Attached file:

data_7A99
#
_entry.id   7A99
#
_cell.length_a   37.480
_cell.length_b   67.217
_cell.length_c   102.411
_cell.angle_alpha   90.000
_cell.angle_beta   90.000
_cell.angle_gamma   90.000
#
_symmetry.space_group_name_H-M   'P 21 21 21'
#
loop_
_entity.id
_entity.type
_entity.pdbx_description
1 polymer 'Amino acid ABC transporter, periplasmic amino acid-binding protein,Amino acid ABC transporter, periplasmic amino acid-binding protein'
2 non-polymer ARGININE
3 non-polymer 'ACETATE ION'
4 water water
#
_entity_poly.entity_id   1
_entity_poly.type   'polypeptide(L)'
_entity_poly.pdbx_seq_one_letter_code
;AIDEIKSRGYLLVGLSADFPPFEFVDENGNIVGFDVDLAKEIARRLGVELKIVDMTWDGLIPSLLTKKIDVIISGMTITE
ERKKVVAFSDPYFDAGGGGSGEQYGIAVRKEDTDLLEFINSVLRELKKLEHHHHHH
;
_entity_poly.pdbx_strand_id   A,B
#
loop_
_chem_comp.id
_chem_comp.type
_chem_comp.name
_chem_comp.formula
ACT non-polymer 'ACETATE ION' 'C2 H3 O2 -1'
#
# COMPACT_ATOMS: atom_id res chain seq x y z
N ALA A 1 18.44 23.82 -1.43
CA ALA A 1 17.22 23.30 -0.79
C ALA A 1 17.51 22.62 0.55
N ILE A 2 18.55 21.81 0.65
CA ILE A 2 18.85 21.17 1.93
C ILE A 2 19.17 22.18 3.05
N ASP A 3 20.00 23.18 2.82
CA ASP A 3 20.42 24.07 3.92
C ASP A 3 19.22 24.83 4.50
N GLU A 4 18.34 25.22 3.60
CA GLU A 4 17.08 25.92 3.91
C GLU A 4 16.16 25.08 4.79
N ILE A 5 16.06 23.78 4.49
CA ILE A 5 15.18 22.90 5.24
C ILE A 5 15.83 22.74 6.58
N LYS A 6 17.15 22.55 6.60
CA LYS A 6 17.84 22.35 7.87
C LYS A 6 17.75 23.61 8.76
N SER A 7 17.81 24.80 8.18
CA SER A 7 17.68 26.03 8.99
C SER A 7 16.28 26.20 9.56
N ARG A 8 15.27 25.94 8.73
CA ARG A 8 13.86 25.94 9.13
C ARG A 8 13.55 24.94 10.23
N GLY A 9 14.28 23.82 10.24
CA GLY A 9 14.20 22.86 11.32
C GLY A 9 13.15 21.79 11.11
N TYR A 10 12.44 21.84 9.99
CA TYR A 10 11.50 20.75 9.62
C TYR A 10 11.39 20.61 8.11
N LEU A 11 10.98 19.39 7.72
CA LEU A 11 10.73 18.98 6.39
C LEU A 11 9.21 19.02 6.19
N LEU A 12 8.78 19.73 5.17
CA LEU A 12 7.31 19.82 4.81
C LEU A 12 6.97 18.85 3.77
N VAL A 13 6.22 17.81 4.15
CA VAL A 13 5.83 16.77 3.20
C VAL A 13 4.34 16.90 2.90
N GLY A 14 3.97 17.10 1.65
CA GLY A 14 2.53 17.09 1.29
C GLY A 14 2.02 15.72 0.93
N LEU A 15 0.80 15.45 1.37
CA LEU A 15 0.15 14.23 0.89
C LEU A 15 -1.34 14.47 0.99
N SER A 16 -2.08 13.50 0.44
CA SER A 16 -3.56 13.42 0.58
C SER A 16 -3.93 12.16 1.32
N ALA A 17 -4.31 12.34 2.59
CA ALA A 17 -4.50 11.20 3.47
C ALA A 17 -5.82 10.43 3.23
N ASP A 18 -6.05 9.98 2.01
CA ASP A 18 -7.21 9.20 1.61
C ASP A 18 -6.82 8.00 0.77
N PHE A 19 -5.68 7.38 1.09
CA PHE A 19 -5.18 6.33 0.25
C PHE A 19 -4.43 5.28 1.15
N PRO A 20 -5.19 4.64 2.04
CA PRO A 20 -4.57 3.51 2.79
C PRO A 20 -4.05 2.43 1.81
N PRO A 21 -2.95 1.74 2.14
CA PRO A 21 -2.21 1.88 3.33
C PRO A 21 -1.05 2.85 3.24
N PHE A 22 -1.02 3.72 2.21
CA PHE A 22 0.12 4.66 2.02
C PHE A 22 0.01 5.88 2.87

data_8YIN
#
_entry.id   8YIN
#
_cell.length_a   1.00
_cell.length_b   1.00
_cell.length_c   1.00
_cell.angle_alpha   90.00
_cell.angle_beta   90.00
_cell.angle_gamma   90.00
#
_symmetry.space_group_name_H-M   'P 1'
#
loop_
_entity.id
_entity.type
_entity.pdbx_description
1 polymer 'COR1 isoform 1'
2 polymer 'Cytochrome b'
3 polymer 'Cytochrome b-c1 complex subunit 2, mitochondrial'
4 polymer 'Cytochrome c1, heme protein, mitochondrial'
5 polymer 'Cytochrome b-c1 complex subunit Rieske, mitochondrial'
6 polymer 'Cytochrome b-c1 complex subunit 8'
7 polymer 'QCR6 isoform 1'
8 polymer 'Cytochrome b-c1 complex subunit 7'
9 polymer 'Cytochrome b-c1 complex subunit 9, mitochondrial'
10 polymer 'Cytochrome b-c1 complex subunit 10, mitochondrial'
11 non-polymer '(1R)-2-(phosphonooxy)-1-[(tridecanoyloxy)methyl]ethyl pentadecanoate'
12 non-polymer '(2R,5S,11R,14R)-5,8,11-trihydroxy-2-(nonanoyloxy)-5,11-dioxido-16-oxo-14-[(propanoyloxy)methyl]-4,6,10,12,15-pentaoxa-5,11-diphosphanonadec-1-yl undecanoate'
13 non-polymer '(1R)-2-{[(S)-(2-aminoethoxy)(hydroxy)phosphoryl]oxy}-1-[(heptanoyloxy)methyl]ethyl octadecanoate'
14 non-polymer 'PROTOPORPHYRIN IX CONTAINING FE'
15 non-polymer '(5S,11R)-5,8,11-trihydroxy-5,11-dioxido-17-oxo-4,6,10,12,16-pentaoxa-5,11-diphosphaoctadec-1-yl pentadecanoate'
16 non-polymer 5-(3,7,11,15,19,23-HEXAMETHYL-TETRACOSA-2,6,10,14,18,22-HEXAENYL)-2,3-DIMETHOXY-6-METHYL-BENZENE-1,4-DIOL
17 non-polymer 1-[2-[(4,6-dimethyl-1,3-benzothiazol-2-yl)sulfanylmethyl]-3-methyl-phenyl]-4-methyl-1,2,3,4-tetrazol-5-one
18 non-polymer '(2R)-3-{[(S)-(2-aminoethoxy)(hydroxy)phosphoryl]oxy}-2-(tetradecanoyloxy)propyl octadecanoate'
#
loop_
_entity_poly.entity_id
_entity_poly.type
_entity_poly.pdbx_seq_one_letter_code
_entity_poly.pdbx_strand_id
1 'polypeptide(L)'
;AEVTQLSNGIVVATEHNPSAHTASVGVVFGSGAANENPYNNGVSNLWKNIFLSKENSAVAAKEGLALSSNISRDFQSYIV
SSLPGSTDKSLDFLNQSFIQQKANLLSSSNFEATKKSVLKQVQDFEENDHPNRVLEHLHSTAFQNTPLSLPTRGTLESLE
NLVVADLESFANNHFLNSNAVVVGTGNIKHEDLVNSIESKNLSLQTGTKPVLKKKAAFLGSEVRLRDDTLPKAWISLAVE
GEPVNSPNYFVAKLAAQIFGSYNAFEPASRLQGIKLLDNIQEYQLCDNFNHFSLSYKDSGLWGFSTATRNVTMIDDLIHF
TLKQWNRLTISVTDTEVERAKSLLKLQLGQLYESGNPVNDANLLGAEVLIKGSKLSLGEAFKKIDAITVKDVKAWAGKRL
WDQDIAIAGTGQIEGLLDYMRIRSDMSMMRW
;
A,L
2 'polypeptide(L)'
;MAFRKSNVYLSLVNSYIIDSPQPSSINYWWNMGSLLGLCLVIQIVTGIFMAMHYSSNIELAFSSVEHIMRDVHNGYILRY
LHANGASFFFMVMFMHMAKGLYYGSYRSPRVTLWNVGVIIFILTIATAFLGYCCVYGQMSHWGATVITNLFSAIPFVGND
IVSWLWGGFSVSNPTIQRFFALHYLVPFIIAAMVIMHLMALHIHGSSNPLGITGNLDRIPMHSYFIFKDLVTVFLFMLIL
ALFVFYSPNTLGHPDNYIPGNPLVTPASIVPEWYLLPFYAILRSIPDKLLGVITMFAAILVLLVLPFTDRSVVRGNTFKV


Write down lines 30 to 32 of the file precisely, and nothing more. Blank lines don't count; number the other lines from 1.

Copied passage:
#
loop_
_chem_comp.id